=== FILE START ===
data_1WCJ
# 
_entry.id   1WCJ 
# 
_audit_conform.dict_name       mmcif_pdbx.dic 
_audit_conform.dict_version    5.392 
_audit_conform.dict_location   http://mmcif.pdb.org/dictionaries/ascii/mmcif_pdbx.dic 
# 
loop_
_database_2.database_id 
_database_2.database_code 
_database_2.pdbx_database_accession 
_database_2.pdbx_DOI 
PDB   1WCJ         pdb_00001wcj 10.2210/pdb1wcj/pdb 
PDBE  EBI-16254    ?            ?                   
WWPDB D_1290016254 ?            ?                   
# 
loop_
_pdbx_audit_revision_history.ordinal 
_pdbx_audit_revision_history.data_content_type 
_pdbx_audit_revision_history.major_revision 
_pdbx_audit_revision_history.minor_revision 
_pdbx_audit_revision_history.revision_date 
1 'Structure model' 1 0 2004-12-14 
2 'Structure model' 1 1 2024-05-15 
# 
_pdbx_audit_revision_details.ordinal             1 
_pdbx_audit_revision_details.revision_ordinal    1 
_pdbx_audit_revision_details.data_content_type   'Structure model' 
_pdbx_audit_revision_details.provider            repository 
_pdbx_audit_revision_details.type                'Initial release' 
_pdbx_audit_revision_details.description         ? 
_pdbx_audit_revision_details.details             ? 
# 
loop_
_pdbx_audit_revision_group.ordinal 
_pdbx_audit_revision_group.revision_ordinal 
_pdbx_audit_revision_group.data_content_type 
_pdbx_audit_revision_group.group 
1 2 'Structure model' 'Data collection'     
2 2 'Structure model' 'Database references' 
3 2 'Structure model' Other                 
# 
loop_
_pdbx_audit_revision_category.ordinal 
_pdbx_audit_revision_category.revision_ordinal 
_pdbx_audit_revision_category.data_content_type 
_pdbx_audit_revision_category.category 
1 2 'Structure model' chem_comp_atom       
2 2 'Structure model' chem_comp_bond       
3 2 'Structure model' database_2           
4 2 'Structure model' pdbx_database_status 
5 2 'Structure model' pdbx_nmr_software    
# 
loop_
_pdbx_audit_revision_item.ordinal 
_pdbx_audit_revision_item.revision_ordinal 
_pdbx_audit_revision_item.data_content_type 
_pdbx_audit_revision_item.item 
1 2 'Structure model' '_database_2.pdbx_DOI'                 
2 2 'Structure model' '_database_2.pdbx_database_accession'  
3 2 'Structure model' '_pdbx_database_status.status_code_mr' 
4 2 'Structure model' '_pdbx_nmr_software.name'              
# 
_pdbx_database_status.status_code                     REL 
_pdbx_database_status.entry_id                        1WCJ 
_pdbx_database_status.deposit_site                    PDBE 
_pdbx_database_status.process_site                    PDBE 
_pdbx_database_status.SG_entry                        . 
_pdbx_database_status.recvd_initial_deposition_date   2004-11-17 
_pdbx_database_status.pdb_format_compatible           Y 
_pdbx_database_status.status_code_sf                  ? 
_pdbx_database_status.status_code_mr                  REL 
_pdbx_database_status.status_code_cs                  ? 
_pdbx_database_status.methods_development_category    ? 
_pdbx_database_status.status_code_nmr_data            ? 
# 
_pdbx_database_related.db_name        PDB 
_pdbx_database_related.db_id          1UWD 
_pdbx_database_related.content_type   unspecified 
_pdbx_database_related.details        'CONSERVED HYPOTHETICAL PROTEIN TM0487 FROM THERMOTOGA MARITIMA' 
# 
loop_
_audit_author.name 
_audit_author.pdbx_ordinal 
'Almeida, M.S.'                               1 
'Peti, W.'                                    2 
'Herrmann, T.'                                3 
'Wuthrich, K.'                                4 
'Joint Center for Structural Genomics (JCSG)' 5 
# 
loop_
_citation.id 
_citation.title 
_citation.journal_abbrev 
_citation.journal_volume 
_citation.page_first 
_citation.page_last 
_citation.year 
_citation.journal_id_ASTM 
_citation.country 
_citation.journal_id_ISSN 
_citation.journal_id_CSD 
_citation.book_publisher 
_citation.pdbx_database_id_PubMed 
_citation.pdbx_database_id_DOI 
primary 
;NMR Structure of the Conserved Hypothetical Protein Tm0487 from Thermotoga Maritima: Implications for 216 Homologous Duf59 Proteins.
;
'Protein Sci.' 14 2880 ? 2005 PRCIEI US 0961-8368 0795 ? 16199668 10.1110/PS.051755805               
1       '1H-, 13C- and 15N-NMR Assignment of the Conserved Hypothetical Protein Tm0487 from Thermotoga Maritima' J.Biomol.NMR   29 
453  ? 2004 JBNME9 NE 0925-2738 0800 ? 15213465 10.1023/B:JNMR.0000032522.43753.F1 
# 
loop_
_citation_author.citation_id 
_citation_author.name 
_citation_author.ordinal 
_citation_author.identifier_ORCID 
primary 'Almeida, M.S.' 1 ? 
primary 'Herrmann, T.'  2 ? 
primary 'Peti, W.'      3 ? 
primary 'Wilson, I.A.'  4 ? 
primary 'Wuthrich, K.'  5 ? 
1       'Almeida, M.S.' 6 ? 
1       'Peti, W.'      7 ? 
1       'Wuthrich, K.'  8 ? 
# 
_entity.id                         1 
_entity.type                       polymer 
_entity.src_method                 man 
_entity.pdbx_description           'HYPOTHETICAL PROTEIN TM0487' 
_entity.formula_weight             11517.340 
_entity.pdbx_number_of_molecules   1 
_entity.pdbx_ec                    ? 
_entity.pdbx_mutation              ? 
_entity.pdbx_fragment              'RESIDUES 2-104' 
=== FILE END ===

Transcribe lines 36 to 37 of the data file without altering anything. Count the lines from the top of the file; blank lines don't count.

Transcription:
_pdbx_audit_revision_group.ordinal 
_pdbx_audit_revision_group.revision_ordinal 